As summer approaches, I am already nostalgic for Spring. I love Spring. It’s like everything is fresh and new. The flowers come out, the breeze is warm, and it’s really beautiful here in Southern California. All over the world, Spring is about renewal and coming alive—a fresh new start.
It got me thinking. How do you renew your signature talk? That’s the talk that sets you up to do business, to get clients; the talk that sets you up to be an expert in your field and to solve people’s problems, where you call them to action. Sometimes after we give it over and over, it can feel dull to us. How do you put that spring back in your speech?
Five Ways to Put the Spring Into Your Speech
1. Change the Title
Take a look at the title. Is it boring? Has it lost its sizzle? You might have created your signature talk years ago and are still using the same title. Is the title fresh with what is happening today? I know someone who uses words like, “… In A Down Economy.” That was a hot title a couple years ago, but now we’re rebuilding and we don’t want to hear about the “down economy.” We’re done with that! Let’s start looking at something more exciting.
It could be the same talk, but now it has a different title. When I am called for a speaking engagement, I give 2 or 3 different titles to the host or promoter. If you only have one title, they might not like it and not invite you. So give them 2-3 titles to choose from.
2. Add New Stories
There are three different kinds of stories you can use in your speech:
A. The personal story: You would be surprised how many people don’t put their personal story into their speech. Most business speakers don’t. They might talk about their company, how many offices, etc., blah, blah, boring, boring. If you’re not excited, they’re going to be bored, too. Add a little fun. Spice up your story. Add your personality. Add vulnerability, but stay in the integrity of your personal story.
B. The emotional story: These are stories that open the hearts of the listener. When I say emotional, don’t think you have to make the whole house cry. When you’re in a professional situation, and you get emotional; that’s fabulous. It shows that you’re human; but don’t talk about something if it’s in a danger zone. I saw a speaker once who kept crying and could not contain himself. We were all embarrassed for him.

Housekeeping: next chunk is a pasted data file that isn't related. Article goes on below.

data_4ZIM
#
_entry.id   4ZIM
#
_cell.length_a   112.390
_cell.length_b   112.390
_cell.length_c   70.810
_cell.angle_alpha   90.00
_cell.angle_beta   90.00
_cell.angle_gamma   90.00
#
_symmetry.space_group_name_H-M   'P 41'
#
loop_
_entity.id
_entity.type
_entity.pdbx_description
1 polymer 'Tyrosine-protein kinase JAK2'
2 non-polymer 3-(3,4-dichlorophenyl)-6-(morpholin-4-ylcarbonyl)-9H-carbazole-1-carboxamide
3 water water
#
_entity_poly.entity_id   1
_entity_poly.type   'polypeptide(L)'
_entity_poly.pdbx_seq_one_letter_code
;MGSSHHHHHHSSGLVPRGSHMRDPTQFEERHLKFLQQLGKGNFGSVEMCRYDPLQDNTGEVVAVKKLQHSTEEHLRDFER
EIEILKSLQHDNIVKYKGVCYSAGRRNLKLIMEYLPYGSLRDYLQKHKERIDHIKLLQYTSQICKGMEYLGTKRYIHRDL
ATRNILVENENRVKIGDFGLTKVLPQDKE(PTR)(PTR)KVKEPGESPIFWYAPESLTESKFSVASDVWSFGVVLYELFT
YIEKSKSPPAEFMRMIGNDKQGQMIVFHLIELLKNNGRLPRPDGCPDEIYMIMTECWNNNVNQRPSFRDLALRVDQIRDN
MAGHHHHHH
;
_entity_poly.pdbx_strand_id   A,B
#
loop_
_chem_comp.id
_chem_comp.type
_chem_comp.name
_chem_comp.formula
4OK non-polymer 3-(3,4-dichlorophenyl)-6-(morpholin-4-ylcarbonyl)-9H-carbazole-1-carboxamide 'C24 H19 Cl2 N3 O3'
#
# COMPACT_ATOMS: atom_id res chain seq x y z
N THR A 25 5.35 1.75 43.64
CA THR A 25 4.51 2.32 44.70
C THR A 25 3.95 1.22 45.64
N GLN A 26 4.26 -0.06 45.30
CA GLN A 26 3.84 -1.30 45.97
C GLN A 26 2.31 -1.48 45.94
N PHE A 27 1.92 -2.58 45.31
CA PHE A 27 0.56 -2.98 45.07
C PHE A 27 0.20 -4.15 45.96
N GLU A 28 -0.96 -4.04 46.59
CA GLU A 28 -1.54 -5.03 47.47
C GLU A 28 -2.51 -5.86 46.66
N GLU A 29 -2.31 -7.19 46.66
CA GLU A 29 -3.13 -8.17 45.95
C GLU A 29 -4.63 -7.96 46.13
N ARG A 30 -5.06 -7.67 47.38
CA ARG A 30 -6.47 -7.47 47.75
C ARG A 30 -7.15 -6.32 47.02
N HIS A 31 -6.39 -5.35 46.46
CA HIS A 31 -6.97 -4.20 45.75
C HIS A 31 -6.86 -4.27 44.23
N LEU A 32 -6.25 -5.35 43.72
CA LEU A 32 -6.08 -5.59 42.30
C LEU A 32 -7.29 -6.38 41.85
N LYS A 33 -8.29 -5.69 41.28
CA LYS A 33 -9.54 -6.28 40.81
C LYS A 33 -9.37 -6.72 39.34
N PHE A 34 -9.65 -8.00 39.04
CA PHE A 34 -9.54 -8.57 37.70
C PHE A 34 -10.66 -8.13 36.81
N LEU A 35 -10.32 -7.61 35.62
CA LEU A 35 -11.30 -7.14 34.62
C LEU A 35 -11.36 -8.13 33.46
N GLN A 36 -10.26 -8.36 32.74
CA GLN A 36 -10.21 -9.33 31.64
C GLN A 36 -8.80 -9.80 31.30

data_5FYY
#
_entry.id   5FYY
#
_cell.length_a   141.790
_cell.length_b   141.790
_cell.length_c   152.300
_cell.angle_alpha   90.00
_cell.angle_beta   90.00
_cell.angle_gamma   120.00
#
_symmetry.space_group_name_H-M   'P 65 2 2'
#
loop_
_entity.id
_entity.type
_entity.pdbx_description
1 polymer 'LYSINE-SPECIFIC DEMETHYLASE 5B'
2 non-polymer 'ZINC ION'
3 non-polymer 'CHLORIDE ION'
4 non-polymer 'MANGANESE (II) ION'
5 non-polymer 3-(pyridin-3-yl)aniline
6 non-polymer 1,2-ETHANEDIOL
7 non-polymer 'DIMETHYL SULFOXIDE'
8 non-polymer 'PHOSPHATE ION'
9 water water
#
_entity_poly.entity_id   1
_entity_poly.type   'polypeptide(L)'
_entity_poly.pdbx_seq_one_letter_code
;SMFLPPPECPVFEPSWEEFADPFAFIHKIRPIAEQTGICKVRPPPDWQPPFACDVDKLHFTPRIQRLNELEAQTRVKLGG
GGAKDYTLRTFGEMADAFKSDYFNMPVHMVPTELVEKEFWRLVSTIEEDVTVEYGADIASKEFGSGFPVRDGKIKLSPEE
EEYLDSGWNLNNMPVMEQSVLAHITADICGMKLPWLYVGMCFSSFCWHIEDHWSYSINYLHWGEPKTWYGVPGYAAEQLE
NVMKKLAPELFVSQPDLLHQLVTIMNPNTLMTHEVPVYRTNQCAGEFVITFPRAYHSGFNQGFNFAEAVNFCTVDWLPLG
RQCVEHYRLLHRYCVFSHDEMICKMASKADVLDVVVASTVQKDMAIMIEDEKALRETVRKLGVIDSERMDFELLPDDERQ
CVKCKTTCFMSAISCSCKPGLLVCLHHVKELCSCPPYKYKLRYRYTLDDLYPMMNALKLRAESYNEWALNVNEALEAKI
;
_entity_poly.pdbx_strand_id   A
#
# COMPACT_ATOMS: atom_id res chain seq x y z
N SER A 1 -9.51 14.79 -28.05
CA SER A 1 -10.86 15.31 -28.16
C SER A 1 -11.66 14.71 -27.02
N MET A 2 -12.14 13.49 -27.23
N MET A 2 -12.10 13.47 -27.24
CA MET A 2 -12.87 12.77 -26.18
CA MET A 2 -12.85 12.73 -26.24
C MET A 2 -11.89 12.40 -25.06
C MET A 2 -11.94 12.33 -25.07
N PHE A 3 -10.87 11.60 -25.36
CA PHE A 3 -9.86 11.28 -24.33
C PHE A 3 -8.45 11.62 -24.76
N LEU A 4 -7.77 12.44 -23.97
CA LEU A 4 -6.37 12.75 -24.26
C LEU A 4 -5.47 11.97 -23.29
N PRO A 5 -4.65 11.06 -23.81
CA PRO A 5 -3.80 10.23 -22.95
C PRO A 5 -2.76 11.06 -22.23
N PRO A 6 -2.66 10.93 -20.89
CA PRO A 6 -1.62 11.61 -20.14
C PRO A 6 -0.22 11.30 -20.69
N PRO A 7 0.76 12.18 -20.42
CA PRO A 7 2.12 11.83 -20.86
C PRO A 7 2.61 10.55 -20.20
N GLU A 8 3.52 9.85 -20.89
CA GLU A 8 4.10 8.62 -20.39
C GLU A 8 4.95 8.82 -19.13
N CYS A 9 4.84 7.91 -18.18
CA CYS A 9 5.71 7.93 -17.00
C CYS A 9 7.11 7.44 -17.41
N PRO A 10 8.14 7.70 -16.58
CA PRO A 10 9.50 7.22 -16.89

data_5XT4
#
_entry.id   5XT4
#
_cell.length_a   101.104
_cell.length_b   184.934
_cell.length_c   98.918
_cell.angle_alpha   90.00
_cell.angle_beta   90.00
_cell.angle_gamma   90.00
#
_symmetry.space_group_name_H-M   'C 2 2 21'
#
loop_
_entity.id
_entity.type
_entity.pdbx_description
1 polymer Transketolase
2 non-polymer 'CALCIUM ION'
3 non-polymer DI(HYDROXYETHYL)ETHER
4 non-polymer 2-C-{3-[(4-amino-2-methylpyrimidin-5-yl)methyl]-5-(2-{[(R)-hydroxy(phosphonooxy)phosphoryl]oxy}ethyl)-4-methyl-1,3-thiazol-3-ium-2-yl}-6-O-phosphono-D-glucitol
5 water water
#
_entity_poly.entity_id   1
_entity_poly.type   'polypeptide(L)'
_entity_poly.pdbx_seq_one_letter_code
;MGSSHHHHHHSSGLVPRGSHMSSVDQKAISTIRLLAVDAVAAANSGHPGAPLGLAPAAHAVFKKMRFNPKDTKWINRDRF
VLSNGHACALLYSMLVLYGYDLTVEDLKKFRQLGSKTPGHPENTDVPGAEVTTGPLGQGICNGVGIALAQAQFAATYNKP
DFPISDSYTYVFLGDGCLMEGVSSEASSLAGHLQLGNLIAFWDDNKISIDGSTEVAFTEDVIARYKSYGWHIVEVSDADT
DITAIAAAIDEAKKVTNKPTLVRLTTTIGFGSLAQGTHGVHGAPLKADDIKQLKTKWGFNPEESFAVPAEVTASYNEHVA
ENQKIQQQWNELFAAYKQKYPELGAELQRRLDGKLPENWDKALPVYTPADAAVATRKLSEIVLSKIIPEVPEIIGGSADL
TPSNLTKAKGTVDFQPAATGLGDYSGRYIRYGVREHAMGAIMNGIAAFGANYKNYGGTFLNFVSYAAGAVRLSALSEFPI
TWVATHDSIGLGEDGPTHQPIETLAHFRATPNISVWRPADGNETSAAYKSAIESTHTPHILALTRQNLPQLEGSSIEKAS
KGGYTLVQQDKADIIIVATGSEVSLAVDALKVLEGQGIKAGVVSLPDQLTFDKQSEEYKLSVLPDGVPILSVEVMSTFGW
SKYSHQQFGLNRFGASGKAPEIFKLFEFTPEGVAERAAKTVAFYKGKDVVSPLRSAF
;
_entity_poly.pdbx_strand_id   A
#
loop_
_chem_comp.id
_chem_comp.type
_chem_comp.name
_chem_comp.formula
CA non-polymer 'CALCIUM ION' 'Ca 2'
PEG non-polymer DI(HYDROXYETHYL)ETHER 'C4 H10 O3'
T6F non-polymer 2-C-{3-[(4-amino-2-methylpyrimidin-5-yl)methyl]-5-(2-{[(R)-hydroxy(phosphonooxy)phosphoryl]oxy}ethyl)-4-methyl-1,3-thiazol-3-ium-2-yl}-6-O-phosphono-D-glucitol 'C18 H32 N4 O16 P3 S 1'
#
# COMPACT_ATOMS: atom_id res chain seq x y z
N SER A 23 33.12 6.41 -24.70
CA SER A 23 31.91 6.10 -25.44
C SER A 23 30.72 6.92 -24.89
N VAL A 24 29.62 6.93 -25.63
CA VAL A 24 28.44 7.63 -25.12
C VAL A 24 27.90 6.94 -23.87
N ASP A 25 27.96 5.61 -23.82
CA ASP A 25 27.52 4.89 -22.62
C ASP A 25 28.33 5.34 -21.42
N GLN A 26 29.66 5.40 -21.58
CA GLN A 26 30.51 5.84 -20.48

Don’t go so far emotionally that it prevents you from being professional. There’s nothing more powerful than seeing a speaker be emotional—but keep it under control.
Stories don’t have to be tear jerkers. They can be funny. too. Funny equals money! If you can get your audience to laugh it’s far better than getting them to cry.
Use emotional stories to move people to action. There is nothing like getting up in front of people and moving them. Because now you’ve made a difference. You’ve made an impact. You’ve helped someone.
C. Testimonials or success stories: Ask for testimonials. When you’re developing your speech, ask your clients to be your superstars. My mentor is Eric Lofholm, and I’m on his PowerPoint®. He talks about me a lot from the stage. Why? Because years ago, I set it as my intention that I was going to be one of his superstars. I heard him talk about someone else. I set an intention, and then took action. I took his next class, and his next. Now I’m in his mastermind group. Now I’m one of his stories.
3. Refresh Your PowerPoint®.
Take a look at your PowerPoint® presentation. Not everyone needs to use one. There are times and places that it’s appropriate. When you’re doing a workshop or a 90-minute talk, or you’re on the stage doing a call to action; at some point in time you’ll need PowerPoint®. And you might need to redo it. Add some pictures, a different format, different backgrounds. I just revamped the whole look of my presentation. Now it’s fresh, springy and new.
4. Change Your Content.
If you have a 30-minute speech, how many pieces of “meat” can you put in it? Three to five points at most. [See speech sandwich] Instead of talking about the same 3-5 points, talk about some new ones. See what your audience responds to best.
We want to do good and sell; but sometimes it is just time to practice. I’m working with a client now who is a magician and she wants to practice her speech. She plans to go to senior centers. She called it her “failure factor.” It didn’t matter if she failed or not. If you need a place like that, it isn’t going to be where your target market hangs out. Find some places to practice, particularly when you’re adding new material.
5. Add Spring to Your Close.
Sometimes we get so scripted in our close that we take all the fun and personality out of it. Take a look at your closing and make sure that your invitation is still just as fun and delightful as it once was. Make sure you’re enthusiastic. Make it so full and rich, and full of bonuses, that you can’t help but want to buy it yourself!
Arvee Robinson is a Master speaker trainer, international speaker, and author. She teaches business owners, service professionals, and entrepreneurs how to use public speaking as a marketing strategy so they can attract more clients, generate unlimited leads and grow their businesses, effortlessly. She teaches a proven speaker system for delivering persuasive presentations, and easy formulas for creating killer elevator speeches and magnetic self-introductions. Arvee has helped hundreds of individuals to win clients and close more sales every time they speak. As a high-energy motivational speaker, Arvee has shared the stage with speaking giants such as Mark Victor Hansen, Joel Bauer, Loral Langemeier, Chris Howard, Dave Lakhani, and many more. Arvee offers private coaching, workshops, home study courses and weekly tele-classes. Her persuasive speaker training programs transform ordinary business owners into superstars in their industry.
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